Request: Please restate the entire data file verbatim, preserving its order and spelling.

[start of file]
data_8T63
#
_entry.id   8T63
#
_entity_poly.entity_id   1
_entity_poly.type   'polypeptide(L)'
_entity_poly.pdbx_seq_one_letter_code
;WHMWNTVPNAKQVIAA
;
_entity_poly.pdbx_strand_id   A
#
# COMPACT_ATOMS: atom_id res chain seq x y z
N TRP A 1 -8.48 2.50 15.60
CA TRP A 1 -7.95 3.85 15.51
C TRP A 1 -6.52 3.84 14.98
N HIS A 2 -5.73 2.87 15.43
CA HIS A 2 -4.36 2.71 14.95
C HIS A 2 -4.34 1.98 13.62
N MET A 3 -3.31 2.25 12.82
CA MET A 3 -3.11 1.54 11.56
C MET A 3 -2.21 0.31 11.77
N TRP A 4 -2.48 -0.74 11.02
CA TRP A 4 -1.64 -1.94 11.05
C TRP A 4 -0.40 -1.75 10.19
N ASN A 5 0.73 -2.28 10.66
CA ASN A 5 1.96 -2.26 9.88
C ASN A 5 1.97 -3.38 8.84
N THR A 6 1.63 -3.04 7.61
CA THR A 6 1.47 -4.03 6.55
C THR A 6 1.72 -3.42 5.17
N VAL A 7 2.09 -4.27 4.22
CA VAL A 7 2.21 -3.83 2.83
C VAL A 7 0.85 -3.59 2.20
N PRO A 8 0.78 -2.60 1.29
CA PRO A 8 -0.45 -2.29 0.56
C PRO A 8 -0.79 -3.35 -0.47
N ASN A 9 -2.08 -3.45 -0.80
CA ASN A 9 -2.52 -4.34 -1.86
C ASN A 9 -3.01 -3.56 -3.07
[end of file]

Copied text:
data_8T63
#
_entry.id   8T63
#
_entity_poly.entity_id   1
_entity_poly.type   'polypeptide(L)'
_entity_poly.pdbx_seq_one_letter_code
;WHMWNTVPNAKQVIAA
;
_entity_poly.pdbx_strand_id   A
#
# COMPACT_ATOMS: atom_id res chain seq x y z
N TRP A 1 -8.48 2.50 15.60
CA TRP A 1 -7.95 3.85 15.51
C TRP A 1 -6.52 3.84 14.98
N HIS A 2 -5.73 2.87 15.43
CA HIS A 2 -4.36 2.71 14.95
C HIS A 2 -4.34 1.98 13.62
N MET A 3 -3.31 2.25 12.82
CA MET A 3 -3.11 1.54 11.56
C MET A 3 -2.21 0.31 11.77
N TRP A 4 -2.48 -0.74 11.02
CA TRP A 4 -1.64 -1.94 11.05
C TRP A 4 -0.40 -1.75 10.19
N ASN A 5 0.73 -2.28 10.66
CA ASN A 5 1.96 -2.26 9.88
C ASN A 5 1.97 -3.38 8.84
N THR A 6 1.63 -3.04 7.61
CA THR A 6 1.47 -4.03 6.55
C THR A 6 1.72 -3.42 5.17
N VAL A 7 2.09 -4.27 4.22
CA VAL A 7 2.21 -3.83 2.83
C VAL A 7 0.85 -3.59 2.20
N PRO A 8 0.78 -2.60 1.29
CA PRO A 8 -0.45 -2.29 0.56
C PRO A 8 -0.79 -3.35 -0.47
N ASN A 9 -2.08 -3.45 -0.80
CA ASN A 9 -2.52 -4.34 -1.86
C ASN A 9 -3.01 -3.56 -3.07